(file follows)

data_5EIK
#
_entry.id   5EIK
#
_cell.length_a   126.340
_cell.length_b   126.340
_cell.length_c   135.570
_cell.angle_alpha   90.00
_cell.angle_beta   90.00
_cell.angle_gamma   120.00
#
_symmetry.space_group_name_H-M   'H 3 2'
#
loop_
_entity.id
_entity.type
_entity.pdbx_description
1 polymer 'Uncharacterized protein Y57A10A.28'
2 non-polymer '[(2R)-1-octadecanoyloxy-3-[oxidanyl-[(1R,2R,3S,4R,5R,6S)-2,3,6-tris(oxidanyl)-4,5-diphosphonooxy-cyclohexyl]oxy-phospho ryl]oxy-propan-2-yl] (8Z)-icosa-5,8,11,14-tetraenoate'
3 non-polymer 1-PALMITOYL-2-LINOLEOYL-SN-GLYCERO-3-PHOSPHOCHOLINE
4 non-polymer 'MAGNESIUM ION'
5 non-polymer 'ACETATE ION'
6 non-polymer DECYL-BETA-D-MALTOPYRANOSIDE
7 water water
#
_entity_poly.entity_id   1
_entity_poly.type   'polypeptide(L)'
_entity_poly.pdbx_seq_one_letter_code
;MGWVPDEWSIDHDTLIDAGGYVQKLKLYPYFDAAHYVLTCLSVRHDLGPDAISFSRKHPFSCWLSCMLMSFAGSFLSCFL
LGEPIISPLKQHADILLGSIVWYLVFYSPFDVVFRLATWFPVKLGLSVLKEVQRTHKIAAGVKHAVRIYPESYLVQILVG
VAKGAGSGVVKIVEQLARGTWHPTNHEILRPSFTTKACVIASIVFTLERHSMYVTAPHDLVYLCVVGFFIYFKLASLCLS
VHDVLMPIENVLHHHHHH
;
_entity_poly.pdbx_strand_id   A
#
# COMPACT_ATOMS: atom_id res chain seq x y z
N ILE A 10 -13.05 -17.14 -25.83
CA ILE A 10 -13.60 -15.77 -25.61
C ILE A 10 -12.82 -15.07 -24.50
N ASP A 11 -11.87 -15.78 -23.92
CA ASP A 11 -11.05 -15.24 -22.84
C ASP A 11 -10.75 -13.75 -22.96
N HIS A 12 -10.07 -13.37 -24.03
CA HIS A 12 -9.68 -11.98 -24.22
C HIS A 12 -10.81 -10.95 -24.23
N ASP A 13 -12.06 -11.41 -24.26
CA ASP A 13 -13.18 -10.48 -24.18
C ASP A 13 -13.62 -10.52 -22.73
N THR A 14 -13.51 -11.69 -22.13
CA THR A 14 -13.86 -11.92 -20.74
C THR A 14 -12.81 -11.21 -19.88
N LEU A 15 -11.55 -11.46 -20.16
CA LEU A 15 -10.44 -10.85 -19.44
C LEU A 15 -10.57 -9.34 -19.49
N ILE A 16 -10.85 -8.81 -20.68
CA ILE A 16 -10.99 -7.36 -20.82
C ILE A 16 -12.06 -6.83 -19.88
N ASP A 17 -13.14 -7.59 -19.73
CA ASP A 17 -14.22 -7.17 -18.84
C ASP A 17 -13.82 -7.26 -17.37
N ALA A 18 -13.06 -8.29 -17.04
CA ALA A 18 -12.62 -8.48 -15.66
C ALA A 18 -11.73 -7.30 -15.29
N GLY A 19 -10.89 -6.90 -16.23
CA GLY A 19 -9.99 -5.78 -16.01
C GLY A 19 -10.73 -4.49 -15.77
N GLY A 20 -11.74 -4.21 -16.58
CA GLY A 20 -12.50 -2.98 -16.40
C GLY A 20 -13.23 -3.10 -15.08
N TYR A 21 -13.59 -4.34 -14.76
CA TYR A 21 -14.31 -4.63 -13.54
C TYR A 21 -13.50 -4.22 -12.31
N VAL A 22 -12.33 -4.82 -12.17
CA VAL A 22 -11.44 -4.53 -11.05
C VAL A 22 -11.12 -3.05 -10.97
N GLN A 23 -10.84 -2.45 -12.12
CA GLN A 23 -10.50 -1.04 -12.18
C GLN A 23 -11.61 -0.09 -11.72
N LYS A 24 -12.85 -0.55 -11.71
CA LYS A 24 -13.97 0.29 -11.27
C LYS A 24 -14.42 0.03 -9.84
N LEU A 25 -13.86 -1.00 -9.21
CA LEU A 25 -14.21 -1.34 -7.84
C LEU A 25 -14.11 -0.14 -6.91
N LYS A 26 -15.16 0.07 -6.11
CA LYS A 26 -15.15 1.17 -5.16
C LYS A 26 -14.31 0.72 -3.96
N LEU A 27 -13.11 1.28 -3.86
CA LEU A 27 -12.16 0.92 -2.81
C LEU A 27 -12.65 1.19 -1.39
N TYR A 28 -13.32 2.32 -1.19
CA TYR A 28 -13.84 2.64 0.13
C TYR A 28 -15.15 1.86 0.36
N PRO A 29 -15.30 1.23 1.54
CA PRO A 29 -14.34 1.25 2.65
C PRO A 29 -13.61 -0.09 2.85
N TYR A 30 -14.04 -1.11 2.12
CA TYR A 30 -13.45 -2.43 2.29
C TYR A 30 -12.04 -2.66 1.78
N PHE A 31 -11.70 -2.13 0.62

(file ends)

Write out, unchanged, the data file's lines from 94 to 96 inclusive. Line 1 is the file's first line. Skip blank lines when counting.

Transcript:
N PRO A 29 -15.30 1.23 1.54
CA PRO A 29 -14.34 1.25 2.65
C PRO A 29 -13.61 -0.09 2.85